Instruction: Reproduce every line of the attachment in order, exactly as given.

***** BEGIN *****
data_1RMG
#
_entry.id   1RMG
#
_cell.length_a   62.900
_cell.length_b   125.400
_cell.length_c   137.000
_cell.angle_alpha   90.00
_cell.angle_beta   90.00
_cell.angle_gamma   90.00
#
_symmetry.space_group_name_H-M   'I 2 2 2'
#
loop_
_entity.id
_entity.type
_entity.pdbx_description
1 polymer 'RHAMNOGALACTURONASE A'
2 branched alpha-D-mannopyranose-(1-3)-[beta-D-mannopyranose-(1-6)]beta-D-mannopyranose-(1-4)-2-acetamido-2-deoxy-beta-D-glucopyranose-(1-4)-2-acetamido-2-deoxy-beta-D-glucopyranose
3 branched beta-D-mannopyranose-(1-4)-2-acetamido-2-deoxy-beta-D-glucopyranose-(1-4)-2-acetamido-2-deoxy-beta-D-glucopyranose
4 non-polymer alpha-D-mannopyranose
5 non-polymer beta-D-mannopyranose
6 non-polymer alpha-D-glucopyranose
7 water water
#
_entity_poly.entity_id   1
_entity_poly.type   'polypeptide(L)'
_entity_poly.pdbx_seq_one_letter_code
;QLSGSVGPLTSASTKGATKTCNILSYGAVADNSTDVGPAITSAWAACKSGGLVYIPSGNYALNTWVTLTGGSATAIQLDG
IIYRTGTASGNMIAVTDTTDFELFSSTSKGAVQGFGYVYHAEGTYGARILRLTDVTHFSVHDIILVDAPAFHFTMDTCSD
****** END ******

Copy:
data_1RMG
#
_entry.id   1RMG
#
_cell.length_a   62.900
_cell.length_b   125.400
_cell.length_c   137.000
_cell.angle_alpha   90.00
_cell.angle_beta   90.00
_cell.angle_gamma   90.00
#
_symmetry.space_group_name_H-M   'I 2 2 2'
#
loop_
_entity.id
_entity.type
_entity.pdbx_description
1 polymer 'RHAMNOGALACTURONASE A'
2 branched alpha-D-mannopyranose-(1-3)-[beta-D-mannopyranose-(1-6)]beta-D-mannopyranose-(1-4)-2-acetamido-2-deoxy-beta-D-glucopyranose-(1-4)-2-acetamido-2-deoxy-beta-D-glucopyranose
3 branched beta-D-mannopyranose-(1-4)-2-acetamido-2-deoxy-beta-D-glucopyranose-(1-4)-2-acetamido-2-deoxy-beta-D-glucopyranose
4 non-polymer alpha-D-mannopyranose
5 non-polymer beta-D-mannopyranose
6 non-polymer alpha-D-glucopyranose
7 water water
#
_entity_poly.entity_id   1
_entity_poly.type   'polypeptide(L)'
_entity_poly.pdbx_seq_one_letter_code
;QLSGSVGPLTSASTKGATKTCNILSYGAVADNSTDVGPAITSAWAACKSGGLVYIPSGNYALNTWVTLTGGSATAIQLDG
IIYRTGTASGNMIAVTDTTDFELFSSTSKGAVQGFGYVYHAEGTYGARILRLTDVTHFSVHDIILVDAPAFHFTMDTCSD